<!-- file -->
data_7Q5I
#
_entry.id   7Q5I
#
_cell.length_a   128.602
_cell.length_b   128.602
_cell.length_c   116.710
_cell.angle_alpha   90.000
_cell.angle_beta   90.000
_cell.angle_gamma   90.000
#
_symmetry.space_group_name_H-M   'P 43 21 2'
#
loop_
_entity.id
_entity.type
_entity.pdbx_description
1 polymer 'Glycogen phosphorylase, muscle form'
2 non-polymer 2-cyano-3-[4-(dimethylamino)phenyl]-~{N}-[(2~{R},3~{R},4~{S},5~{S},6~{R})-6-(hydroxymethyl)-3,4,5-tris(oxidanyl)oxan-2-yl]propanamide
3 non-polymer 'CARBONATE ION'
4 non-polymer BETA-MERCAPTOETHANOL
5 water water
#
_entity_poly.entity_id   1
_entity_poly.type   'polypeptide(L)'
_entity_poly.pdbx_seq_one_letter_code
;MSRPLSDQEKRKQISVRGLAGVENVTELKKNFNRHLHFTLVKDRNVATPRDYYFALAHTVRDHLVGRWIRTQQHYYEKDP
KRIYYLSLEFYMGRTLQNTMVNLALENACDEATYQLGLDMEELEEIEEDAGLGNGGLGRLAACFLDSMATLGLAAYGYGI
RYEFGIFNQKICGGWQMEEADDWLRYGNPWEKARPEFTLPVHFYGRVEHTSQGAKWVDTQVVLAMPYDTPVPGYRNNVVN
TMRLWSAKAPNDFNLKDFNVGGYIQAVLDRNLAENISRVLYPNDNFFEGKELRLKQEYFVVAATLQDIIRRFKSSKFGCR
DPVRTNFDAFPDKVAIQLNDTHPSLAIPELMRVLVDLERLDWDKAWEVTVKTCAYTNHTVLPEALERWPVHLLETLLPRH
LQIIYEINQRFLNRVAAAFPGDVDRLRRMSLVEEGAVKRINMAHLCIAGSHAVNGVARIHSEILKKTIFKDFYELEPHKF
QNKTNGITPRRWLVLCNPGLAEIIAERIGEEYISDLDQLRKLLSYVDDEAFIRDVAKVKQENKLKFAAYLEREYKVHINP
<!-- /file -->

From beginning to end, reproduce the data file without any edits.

data_7Q5I
#
_entry.id   7Q5I
#
_cell.length_a   128.602
_cell.length_b   128.602
_cell.length_c   116.710
_cell.angle_alpha   90.000
_cell.angle_beta   90.000
_cell.angle_gamma   90.000
#
_symmetry.space_group_name_H-M   'P 43 21 2'
#
loop_
_entity.id
_entity.type
_entity.pdbx_description
1 polymer 'Glycogen phosphorylase, muscle form'
2 non-polymer 2-cyano-3-[4-(dimethylamino)phenyl]-~{N}-[(2~{R},3~{R},4~{S},5~{S},6~{R})-6-(hydroxymethyl)-3,4,5-tris(oxidanyl)oxan-2-yl]propanamide
3 non-polymer 'CARBONATE ION'
4 non-polymer BETA-MERCAPTOETHANOL
5 water water
#
_entity_poly.entity_id   1
_entity_poly.type   'polypeptide(L)'
_entity_poly.pdbx_seq_one_letter_code
;MSRPLSDQEKRKQISVRGLAGVENVTELKKNFNRHLHFTLVKDRNVATPRDYYFALAHTVRDHLVGRWIRTQQHYYEKDP
KRIYYLSLEFYMGRTLQNTMVNLALENACDEATYQLGLDMEELEEIEEDAGLGNGGLGRLAACFLDSMATLGLAAYGYGI
RYEFGIFNQKICGGWQMEEADDWLRYGNPWEKARPEFTLPVHFYGRVEHTSQGAKWVDTQVVLAMPYDTPVPGYRNNVVN
TMRLWSAKAPNDFNLKDFNVGGYIQAVLDRNLAENISRVLYPNDNFFEGKELRLKQEYFVVAATLQDIIRRFKSSKFGCR
DPVRTNFDAFPDKVAIQLNDTHPSLAIPELMRVLVDLERLDWDKAWEVTVKTCAYTNHTVLPEALERWPVHLLETLLPRH
LQIIYEINQRFLNRVAAAFPGDVDRLRRMSLVEEGAVKRINMAHLCIAGSHAVNGVARIHSEILKKTIFKDFYELEPHKF
QNKTNGITPRRWLVLCNPGLAEIIAERIGEEYISDLDQLRKLLSYVDDEAFIRDVAKVKQENKLKFAAYLEREYKVHINP